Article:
- Connect on social media. Before you fly down to the comments section (though please do, we love to hear from you), this is NOT a typo! You’re probably already doing a good job getting content up before, during, and after each event. But if you’re not following, liking, and connecting with the people and companies you engage with, you’re missing out on lots of future engagement opportunities. Social media is still reciprocal, and a follow will often earn a follow back. Take advantage of the post-trade show fervor to help grow your communities on social and you’ll have new faces to engage with all year long.
If you’re one of the 68% of B2B organizations that consider in-person events to be an important piece of your content marketing strategy, you’re not likely to give up trade shows any time soon. Putting these social media tips for manufacturers to work can help fuel your strategy all year long, not to mention generate more ROI. Need a nudge in the right direction? Drop us a line!Continue Reading
by Emily Swet
Posted on March 16, 2017 at 14:25 PM
It’s official. Now that YouTube has finally joined it’s compadres and has begun offering live video, it’s time to start thinking about how your B2B brand can leverage it. If you haven’t started using the live video features already available from Instagram, Snapchat, Facebook Live or Periscope, it’s not too late to start. But why should you incorporate live video for B2B into your marketing strategy? And more importantly, what kind of content do you need?
Think Big Fish, Small Pond.
When it comes to live video, B2C brands have robustly adopted this tool as part of their strategy. B2B brands, however, have been historically slow on the uptake. Translation? Your brand has an opportunity to stand out against your competitors – the sooner, the better. If adding yet another social media tactic to your brand strategy seems overwhelming, there’s something you should keep in mind. This lull won’t last forever. The first B2B brands to begin using live video will reap the biggest gains on reach, engagement, and return. Fortunately, adding live video is nowhere near as daunting as it sounds.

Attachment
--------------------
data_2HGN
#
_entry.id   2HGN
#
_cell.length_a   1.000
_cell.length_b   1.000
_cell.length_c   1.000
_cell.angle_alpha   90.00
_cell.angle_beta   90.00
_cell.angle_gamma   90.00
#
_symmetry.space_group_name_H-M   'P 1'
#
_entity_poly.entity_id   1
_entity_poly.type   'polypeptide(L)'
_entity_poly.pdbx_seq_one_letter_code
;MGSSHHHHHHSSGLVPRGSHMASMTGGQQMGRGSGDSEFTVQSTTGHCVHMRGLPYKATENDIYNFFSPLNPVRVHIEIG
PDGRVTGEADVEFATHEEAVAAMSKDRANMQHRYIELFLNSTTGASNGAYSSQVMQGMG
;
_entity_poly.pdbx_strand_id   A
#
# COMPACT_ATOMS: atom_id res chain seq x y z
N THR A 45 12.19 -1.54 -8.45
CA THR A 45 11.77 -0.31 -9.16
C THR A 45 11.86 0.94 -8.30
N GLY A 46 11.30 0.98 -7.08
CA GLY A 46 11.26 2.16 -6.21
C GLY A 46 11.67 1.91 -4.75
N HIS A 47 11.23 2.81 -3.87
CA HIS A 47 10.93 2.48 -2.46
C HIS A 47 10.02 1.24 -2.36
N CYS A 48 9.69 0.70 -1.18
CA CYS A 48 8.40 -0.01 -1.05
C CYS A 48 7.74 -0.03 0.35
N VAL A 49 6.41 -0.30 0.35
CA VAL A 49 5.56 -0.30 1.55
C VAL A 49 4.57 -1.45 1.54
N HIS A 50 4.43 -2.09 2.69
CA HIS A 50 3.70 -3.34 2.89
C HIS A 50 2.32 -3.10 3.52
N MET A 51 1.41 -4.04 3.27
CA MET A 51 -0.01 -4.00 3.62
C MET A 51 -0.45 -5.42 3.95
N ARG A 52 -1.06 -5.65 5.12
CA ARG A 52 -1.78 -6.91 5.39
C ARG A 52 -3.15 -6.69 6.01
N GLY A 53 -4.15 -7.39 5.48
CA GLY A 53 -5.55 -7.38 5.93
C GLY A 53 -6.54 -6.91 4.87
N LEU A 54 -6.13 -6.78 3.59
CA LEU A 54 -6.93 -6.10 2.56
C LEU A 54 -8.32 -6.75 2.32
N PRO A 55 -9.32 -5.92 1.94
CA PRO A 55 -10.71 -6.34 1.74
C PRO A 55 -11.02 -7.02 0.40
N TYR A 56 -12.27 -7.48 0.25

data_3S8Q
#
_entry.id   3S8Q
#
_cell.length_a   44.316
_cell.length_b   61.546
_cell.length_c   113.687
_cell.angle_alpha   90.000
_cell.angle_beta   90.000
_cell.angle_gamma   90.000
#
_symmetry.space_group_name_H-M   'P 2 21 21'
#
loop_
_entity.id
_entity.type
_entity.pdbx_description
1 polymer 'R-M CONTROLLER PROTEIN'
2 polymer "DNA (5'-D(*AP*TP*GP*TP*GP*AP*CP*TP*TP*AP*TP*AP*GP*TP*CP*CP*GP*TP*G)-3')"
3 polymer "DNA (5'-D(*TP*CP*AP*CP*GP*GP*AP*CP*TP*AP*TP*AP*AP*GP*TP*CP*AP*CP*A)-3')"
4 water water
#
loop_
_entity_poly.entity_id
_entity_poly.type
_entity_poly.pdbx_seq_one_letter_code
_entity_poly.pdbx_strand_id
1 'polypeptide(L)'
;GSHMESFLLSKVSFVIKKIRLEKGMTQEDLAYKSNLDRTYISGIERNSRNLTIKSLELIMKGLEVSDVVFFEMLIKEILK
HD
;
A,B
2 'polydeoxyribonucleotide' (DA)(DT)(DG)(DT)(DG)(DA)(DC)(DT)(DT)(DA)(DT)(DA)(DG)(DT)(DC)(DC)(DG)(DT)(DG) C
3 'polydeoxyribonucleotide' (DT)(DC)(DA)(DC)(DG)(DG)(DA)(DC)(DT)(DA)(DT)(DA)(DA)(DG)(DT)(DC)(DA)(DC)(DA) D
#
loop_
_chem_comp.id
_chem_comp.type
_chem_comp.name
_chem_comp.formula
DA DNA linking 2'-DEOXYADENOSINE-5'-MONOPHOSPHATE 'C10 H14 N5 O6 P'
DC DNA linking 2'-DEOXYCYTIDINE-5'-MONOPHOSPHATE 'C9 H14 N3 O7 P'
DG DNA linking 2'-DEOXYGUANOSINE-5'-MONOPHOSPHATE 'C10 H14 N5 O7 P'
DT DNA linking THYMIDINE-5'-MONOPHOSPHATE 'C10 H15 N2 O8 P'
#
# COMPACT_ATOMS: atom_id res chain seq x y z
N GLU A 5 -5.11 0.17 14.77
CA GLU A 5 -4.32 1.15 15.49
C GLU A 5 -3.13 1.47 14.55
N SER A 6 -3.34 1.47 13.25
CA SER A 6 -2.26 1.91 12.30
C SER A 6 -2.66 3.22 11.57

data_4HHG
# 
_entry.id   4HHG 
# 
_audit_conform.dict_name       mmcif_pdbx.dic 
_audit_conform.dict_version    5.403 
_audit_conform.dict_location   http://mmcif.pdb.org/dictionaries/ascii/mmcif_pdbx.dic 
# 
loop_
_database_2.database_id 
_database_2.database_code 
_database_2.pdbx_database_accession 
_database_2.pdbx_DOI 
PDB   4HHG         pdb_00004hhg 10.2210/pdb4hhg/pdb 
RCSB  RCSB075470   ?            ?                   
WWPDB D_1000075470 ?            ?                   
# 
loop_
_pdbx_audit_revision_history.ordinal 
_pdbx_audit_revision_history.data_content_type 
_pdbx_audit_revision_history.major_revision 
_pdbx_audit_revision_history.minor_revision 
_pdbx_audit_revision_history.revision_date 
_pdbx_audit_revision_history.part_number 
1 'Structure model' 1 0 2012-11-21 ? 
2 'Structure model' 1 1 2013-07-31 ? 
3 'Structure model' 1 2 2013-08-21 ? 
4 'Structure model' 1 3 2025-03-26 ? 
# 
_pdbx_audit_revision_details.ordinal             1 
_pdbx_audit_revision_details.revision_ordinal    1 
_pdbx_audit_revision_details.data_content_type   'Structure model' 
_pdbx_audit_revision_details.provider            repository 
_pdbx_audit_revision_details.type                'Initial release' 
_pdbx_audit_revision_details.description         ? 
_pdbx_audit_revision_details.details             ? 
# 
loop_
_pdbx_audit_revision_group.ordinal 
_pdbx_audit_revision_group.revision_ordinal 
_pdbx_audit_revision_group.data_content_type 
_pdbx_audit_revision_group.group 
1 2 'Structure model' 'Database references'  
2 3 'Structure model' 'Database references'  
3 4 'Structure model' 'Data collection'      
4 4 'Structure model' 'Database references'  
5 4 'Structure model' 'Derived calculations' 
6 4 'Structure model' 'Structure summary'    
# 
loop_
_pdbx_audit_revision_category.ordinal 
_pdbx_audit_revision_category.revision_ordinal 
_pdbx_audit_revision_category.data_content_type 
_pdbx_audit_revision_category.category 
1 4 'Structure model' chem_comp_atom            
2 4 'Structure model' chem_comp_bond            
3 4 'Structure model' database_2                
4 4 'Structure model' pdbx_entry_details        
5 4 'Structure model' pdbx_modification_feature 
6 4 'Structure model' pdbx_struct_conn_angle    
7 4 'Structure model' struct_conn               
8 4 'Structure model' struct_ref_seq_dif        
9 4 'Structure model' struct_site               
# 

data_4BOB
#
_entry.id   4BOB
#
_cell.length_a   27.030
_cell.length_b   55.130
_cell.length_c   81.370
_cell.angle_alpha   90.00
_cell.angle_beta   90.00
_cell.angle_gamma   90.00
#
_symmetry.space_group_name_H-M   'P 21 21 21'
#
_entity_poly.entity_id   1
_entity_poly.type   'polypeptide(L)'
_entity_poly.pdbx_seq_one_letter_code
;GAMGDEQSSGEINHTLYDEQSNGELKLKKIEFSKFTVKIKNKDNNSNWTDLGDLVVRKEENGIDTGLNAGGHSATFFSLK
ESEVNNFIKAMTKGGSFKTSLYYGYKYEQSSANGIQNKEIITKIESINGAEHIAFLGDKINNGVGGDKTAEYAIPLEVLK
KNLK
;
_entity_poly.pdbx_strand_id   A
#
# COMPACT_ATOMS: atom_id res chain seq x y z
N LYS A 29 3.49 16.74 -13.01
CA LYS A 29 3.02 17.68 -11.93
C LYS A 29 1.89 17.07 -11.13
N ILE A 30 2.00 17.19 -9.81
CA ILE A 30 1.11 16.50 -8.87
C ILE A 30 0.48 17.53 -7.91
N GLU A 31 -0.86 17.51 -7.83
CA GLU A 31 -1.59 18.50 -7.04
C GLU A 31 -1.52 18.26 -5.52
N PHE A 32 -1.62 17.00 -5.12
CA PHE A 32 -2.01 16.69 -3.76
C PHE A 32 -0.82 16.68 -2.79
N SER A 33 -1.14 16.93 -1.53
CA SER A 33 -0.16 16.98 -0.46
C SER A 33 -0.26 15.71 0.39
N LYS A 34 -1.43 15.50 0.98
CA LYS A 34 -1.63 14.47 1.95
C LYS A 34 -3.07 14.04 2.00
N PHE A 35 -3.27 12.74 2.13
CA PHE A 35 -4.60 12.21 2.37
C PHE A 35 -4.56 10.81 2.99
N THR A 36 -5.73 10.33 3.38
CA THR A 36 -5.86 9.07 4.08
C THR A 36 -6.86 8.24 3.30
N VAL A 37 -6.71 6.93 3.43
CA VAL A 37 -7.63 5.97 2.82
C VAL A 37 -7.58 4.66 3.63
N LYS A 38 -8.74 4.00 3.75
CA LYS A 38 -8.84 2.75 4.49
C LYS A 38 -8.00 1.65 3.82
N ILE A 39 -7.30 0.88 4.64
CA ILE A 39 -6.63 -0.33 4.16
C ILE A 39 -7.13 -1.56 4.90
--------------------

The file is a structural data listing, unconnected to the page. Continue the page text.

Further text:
With live video, your followers can comment and ask questions in real time. And live testimonials both build trust and increase your conversions. Watching live video with other consumers creates a sense of community amongst your audience that they associate with your brand. The in-the-moment nature of live video encourages feedback in real time, and can be compellingly shareable. And because live video is off-the-cuff, your B2B stands to gain a level of familiarity with your audience that’s hard to attain through more traditional marketing tactics.
Lights, Smartphone, Action.
The good news is live video is easy for any marketing department to produce: all you need is a decent smartphone, and you’re ready to roll. And there’s no shortage of ideas for live video for your B2B brand. Still need some inspiration? Here are a few to get the ball rolling:
- Ask The Expert: host an interactive live interview with one of your company’s experts and open the floor for a live Q&A.
- Up Your Customer Service: livestream a video dedicated solely to customer assistance and quality assurance.
- The Big Reveal: build some buzz for a new product or service with a live video revealing your new offering.
- Testify: interview a satisfied customer and get a live testimonial.
- Take Your Clients With You: live stream from major industry events and conferences.
- Go Behind the Scenes: show your customers your company, introduce them to your employees, and give your B2B some life.
Live video may seem daunting at first, but with a little practice, it will become as easy as any other tool in your social arsenal. And with live video taking increasing ownership of internet traffic, the time to start using it is now.Continue Reading
Posted on March 13, 2017 at 08:13 AM